Well, we were wishing for those two things. An Intensive Care Unit conjures images of glistening equipment, beeping monitors, tangles of IV lines, humming oxygen. Picture instead, a listless cold baby in shock, wrapped in a filthy cloth, unconscious and grunting, on a bare mattress with a litter of spent IV cannulas as two nurses use a razor blade to shave his scalp and a rubber band to try and pop up his empty veins, his mother and aunt seated on a low wooden bench anxiously watching. When they were unsuccessful after ten minutes, I decided to try an intra-osseous line. In a baby the tibia is not all that hard to penetrate, and inside the bones there is a spongy sinus of tissue that absorbs fluid well. The trick is to jam a needle into the bone, which takes more courage than fine motor skill. I do not have any more sturdy short needles designed for this task . . . so instead I used a lumbar puncture needle and merely held it in place in his floppy leg, trying to keep clear of the copious and odiferous diarrhea flowing out. We also don't have any syringes bigger than 10 ml, so it took 45 refill-and-push refill-and-push procedures, counting out loud, to get a half litre of fluid into his body. When we started I could not feel any pulses, by mid-way his heart was racing, and by the end he actually put out a little urine and began to move his arms, warming and looking a little more life-like. All the while I was praying him back from the edge. At first his mother claimed he had become sick only that day . . and I worried about cholera, which can rapidly kill. But towards the end he vomited a brown mixture of herbs, and I slowed down enough to look at him more closely and suspect that he had been dosed from above and below with local enemas which are part-witchcraft and part-local lore. Delick still may die, but I left him on antibiotics and anti-malarials and with a bag of blood warming for transfusion. And he was next to another baby with severe malaria (an advanced case with very high parasite counts) and another with severe anemia (from sickle cell disease), any of whom would attract a bevy of specialists and thousands of dollars of care if they walked into an ER in America, but who will hopefully limp through on a ward of 30 patients staffed by a couple of nurses and me.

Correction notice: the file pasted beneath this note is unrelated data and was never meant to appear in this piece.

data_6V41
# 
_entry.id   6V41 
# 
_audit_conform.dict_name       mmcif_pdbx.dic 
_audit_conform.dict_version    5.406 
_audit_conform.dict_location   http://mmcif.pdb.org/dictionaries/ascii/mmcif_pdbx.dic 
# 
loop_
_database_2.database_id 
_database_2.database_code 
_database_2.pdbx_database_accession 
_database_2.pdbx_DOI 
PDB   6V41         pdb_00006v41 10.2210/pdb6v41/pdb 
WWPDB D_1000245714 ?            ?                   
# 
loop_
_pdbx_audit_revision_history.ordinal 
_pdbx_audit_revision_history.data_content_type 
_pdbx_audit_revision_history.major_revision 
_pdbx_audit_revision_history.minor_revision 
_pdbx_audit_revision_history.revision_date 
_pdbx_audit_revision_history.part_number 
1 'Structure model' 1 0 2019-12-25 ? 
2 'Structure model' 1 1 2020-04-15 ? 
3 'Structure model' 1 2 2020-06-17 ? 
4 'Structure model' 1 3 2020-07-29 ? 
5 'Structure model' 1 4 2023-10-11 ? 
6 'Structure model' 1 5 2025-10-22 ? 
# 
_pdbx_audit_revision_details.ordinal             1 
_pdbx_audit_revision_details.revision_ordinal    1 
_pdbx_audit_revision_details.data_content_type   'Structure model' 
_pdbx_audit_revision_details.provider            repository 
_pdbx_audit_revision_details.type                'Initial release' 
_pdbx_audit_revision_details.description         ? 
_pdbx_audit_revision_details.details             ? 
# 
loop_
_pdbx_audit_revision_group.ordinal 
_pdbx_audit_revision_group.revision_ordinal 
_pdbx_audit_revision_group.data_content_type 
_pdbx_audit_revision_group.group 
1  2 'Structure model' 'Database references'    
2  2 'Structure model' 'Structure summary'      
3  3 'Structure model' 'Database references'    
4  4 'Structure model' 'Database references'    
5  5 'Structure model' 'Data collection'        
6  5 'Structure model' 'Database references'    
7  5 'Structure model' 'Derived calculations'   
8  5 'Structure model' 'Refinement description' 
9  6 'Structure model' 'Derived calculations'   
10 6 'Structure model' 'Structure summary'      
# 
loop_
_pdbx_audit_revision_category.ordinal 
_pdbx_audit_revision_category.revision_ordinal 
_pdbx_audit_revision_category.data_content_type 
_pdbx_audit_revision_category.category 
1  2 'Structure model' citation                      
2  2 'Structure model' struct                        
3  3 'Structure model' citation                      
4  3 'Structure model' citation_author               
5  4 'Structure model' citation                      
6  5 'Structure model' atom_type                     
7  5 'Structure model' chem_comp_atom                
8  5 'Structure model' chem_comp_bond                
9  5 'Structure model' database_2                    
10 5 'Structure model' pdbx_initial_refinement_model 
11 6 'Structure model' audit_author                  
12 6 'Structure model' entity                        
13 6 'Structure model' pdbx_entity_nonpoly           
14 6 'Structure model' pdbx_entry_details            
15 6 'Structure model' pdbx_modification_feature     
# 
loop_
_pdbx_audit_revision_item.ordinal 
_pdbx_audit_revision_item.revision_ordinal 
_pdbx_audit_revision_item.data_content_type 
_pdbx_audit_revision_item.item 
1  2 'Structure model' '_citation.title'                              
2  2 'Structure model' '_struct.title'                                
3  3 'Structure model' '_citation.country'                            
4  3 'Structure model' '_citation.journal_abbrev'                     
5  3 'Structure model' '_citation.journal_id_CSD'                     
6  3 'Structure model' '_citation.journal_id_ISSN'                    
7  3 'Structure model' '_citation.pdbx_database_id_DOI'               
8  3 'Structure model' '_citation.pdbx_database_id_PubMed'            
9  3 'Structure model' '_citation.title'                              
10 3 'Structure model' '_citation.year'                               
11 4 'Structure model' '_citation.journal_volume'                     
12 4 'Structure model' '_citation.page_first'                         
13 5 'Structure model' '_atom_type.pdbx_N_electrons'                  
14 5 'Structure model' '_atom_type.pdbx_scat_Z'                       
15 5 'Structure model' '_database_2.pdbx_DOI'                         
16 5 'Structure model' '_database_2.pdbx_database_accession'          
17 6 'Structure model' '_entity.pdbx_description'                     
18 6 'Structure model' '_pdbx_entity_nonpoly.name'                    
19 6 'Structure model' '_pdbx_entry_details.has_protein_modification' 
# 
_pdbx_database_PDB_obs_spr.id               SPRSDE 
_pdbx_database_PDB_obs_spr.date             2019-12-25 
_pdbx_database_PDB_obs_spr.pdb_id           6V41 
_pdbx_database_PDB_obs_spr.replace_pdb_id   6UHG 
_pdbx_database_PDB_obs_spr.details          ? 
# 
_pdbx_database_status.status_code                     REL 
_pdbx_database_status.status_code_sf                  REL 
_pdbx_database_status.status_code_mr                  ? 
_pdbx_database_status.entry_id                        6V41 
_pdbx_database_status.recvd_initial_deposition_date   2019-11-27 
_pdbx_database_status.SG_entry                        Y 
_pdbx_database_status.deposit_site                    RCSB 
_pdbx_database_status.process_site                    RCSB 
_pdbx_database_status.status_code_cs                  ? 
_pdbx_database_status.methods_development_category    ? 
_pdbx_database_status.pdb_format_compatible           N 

Scott, meanwhile, was investigating a crime scene, as if he had nothing else to do with half his day. The thievery spate continues with this time someone who KNEW THE COMBINATION opening a lock in a temporarily vacated house. Interestingly the thief "borrowed" a bicycle and pair of crocs to lug the loot, and Scott and others were able to follow the characteristic tread in the muddy road (it rained hard last night) for about a mile up the road before losing the trail. The mud-caked bike and shoes were returned, and the door closed and locked by morning. We had already initiated a night-watchman plan (which starts tonight, unfortunately too late to prevent last night's episode) and invited the local community leaders and police chief to lunch on Wednesday to express our collective team distress.
These two mornings starkly remind us what we are up against: our enemy is not the desperate parent who nearly kills her baby with herbal enemas, or the desperate person who takes sugar and a mattress and dishes from a house full of much more valuable things. Our enemy is the force of evil itself in this place, the strongholds of disease and ignorance and greed and jealousy and hatred and laziness and fear. And our enemy is not only external, but we have to deal with our own self-righteousness and self-protection and entitlement and judgmentalness. A tall order for sure, which is why the cross had to be so gruesome and bloody, so serious and painful. God's ICU for our own CSI.

Sunday, May 17, 2009

REAL missionaries . . .

As part of yesterday's hooplah, the pilot of the AIM-Air plane ended
up hanging out at our house, and in between driving and supplying
snacks and water I had the privilege of doing my own interview. It
was RVA that provided the connection, I find that it is a way that
most missionaries in East Africa are somehow related. But as we sat
and talked I was awed by the real commitment and experience of this
family of AIM missionaries. The pilot's grandfather entered the
Belgian Congo in 1922 in a canoe with CT Studd, one of the pioneers of
19th and 20th century missions. His grandparents served over 40 years
as did his parents, and he and his wife are on their 26th year . . .
with four kids who will probably follow into this fourth generation.
Makes our saying "we've been here over 15 years" sound pretty paltry.
I was fascinated by first-hand accounts of Congo when it was a
functional empire of railroads and order, as well as by first-hand
accounts of the rampant corruption and deterioration that make it
almost impossible to survive there now as an outsider. But more so I
applaud the quiet heart of mission aviation, to connect people with
gifts to share in preaching, healing, teaching, etc. with those in
very remote and difficult terrain. It is often Africans ministering
to Africans these days, but the plane still enables those with more
opportunities to reach those with less. It reminds me that we are a